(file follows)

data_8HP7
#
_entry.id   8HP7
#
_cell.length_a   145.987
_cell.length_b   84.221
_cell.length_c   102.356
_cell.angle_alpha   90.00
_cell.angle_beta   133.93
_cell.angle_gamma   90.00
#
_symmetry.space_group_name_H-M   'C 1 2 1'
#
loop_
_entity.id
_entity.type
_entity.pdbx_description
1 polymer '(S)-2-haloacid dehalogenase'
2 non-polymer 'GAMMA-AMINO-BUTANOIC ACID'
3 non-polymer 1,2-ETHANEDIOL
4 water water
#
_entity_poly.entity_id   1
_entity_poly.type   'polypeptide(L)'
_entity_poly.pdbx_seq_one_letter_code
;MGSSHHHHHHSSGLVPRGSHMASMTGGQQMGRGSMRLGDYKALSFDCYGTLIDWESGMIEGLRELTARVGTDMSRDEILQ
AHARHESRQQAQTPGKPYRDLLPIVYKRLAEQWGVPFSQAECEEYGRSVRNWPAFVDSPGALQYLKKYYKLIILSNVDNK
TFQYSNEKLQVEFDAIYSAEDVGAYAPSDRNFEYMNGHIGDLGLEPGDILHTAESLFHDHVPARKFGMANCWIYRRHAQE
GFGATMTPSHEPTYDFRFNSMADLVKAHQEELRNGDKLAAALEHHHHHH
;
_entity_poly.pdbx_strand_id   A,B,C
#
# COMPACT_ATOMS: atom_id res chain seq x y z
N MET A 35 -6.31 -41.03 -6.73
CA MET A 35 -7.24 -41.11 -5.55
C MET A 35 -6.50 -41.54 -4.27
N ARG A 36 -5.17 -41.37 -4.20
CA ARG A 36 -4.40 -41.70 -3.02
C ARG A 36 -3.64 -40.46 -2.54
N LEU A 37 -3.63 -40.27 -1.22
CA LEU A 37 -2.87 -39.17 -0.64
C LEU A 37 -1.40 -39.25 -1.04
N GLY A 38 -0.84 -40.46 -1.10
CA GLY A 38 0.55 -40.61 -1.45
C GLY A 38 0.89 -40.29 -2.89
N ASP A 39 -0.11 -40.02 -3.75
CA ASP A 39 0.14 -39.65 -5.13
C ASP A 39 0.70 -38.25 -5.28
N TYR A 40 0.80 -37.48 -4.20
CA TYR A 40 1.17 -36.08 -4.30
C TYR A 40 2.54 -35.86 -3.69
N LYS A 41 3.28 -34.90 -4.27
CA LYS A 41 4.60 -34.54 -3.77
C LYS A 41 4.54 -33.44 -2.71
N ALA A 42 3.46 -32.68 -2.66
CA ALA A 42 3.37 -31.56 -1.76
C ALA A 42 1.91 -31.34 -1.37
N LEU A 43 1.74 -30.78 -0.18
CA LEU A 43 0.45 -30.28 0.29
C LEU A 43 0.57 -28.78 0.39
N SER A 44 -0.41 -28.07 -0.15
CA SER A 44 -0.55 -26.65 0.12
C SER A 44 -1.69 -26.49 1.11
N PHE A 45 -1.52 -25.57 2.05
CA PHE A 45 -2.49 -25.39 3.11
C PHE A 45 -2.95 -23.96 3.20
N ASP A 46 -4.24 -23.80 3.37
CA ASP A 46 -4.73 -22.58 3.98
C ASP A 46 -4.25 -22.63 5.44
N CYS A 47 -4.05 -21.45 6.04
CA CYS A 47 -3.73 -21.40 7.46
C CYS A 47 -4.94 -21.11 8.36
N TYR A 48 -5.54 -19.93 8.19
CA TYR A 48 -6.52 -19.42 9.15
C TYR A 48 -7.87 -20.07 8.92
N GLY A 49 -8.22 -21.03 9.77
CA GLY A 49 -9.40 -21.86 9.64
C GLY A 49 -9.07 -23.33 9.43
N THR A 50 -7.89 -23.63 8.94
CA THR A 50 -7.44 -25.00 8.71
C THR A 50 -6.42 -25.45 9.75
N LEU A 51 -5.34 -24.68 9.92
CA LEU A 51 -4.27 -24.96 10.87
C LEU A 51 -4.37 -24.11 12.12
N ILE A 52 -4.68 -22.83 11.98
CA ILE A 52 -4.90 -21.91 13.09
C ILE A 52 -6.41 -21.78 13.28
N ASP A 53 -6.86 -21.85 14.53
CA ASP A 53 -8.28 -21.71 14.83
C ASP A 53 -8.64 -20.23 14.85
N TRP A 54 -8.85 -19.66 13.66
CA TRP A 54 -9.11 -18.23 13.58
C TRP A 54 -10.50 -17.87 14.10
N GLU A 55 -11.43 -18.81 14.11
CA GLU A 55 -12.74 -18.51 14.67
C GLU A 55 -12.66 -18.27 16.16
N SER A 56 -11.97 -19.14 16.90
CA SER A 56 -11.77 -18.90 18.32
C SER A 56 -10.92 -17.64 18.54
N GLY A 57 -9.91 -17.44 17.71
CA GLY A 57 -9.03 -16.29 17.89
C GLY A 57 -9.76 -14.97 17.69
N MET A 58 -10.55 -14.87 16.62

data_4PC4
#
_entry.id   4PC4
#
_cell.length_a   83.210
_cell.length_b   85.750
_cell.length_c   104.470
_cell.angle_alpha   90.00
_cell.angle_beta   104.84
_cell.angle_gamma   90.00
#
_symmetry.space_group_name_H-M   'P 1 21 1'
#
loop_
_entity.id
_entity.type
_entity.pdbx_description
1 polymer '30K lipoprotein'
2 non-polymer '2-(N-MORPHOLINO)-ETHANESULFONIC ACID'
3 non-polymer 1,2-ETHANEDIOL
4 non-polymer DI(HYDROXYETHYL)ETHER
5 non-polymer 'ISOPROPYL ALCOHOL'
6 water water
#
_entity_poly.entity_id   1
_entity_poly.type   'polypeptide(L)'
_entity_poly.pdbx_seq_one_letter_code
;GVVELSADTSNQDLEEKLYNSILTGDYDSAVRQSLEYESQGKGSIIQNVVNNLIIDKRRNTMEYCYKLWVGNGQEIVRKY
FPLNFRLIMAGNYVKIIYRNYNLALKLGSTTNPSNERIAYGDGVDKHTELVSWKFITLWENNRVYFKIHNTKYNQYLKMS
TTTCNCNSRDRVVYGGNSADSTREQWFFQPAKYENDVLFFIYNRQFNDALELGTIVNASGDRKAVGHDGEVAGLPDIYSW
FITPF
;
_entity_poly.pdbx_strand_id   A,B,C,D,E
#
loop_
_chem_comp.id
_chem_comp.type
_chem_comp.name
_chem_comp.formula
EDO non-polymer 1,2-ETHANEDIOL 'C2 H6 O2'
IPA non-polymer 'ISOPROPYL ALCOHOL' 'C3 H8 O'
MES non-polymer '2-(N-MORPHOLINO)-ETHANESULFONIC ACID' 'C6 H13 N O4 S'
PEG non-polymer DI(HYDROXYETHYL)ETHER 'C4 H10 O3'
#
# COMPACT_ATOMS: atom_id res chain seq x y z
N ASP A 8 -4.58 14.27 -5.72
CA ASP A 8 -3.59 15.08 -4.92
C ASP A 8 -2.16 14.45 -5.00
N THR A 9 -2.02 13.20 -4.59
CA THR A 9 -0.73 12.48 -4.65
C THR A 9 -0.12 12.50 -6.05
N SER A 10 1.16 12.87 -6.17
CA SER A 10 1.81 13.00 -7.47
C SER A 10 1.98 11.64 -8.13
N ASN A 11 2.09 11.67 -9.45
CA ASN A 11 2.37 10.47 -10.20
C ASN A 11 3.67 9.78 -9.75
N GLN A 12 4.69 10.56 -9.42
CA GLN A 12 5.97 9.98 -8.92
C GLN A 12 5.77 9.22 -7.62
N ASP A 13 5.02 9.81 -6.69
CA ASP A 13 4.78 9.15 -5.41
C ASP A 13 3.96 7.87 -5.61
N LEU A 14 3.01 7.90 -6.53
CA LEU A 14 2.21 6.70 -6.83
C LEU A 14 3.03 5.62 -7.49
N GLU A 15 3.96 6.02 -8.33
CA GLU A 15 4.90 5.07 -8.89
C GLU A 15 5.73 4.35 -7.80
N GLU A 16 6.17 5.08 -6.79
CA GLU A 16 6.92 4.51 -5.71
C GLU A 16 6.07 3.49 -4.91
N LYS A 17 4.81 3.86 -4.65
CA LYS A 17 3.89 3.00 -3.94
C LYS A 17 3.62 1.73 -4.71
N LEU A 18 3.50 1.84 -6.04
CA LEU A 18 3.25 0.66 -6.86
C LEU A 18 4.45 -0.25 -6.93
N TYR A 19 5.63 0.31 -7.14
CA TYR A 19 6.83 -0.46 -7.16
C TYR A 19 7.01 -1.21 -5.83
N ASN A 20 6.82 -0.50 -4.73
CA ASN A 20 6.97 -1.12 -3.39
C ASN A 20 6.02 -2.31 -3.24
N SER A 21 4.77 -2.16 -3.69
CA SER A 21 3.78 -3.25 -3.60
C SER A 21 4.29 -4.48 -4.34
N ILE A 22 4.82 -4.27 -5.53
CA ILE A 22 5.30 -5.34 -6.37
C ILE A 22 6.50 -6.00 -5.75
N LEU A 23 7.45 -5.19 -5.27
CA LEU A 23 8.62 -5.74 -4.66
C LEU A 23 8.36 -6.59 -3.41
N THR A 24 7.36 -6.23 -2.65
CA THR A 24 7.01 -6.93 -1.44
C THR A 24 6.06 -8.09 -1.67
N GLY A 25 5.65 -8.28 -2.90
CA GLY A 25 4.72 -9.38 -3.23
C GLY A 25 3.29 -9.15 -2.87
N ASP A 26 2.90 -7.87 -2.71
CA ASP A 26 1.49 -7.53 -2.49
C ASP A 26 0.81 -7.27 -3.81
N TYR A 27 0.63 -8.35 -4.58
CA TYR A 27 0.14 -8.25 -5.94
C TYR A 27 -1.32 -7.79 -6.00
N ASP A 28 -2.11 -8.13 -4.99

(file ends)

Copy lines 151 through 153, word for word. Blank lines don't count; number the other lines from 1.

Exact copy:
C ASP A 8 -2.16 14.45 -5.00
N THR A 9 -2.02 13.20 -4.59
CA THR A 9 -0.73 12.48 -4.65